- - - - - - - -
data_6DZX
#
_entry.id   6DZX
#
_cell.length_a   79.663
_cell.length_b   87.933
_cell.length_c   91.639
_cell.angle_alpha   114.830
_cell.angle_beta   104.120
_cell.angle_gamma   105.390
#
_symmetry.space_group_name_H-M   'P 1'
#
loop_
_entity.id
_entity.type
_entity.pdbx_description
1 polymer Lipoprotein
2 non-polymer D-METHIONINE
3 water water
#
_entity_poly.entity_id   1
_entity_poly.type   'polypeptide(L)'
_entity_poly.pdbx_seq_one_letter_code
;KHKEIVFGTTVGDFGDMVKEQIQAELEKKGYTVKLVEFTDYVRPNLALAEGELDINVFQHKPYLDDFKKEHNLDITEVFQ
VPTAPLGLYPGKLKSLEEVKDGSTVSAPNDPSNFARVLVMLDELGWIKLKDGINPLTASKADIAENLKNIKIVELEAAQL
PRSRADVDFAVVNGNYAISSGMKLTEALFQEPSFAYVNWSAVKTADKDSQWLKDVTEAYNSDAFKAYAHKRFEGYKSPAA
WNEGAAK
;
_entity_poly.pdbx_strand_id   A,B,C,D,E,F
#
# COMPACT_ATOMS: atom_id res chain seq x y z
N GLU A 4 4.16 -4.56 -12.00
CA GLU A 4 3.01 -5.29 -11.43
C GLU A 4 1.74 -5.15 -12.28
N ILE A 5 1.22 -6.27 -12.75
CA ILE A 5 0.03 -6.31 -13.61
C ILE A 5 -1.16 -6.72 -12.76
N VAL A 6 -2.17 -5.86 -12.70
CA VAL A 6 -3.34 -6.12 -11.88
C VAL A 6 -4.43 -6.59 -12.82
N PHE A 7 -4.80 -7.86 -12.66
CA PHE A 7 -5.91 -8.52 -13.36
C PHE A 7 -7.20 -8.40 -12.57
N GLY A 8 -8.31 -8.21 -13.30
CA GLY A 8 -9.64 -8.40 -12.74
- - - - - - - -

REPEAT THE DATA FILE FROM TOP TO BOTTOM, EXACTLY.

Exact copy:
data_6DZX
#
_entry.id   6DZX
#
_cell.length_a   79.663
_cell.length_b   87.933
_cell.length_c   91.639
_cell.angle_alpha   114.830
_cell.angle_beta   104.120
_cell.angle_gamma   105.390
#
_symmetry.space_group_name_H-M   'P 1'
#
loop_
_entity.id
_entity.type
_entity.pdbx_description
1 polymer Lipoprotein
2 non-polymer D-METHIONINE
3 water water
#
_entity_poly.entity_id   1
_entity_poly.type   'polypeptide(L)'
_entity_poly.pdbx_seq_one_letter_code
;KHKEIVFGTTVGDFGDMVKEQIQAELEKKGYTVKLVEFTDYVRPNLALAEGELDINVFQHKPYLDDFKKEHNLDITEVFQ
VPTAPLGLYPGKLKSLEEVKDGSTVSAPNDPSNFARVLVMLDELGWIKLKDGINPLTASKADIAENLKNIKIVELEAAQL
PRSRADVDFAVVNGNYAISSGMKLTEALFQEPSFAYVNWSAVKTADKDSQWLKDVTEAYNSDAFKAYAHKRFEGYKSPAA
WNEGAAK
;
_entity_poly.pdbx_strand_id   A,B,C,D,E,F
#
# COMPACT_ATOMS: atom_id res chain seq x y z
N GLU A 4 4.16 -4.56 -12.00
CA GLU A 4 3.01 -5.29 -11.43
C GLU A 4 1.74 -5.15 -12.28
N ILE A 5 1.22 -6.27 -12.75
CA ILE A 5 0.03 -6.31 -13.61
C ILE A 5 -1.16 -6.72 -12.76
N VAL A 6 -2.17 -5.86 -12.70
CA VAL A 6 -3.34 -6.12 -11.88
C VAL A 6 -4.43 -6.59 -12.82
N PHE A 7 -4.80 -7.86 -12.66
CA PHE A 7 -5.91 -8.52 -13.36
C PHE A 7 -7.20 -8.40 -12.57
N GLY A 8 -8.31 -8.21 -13.30
CA GLY A 8 -9.64 -8.40 -12.74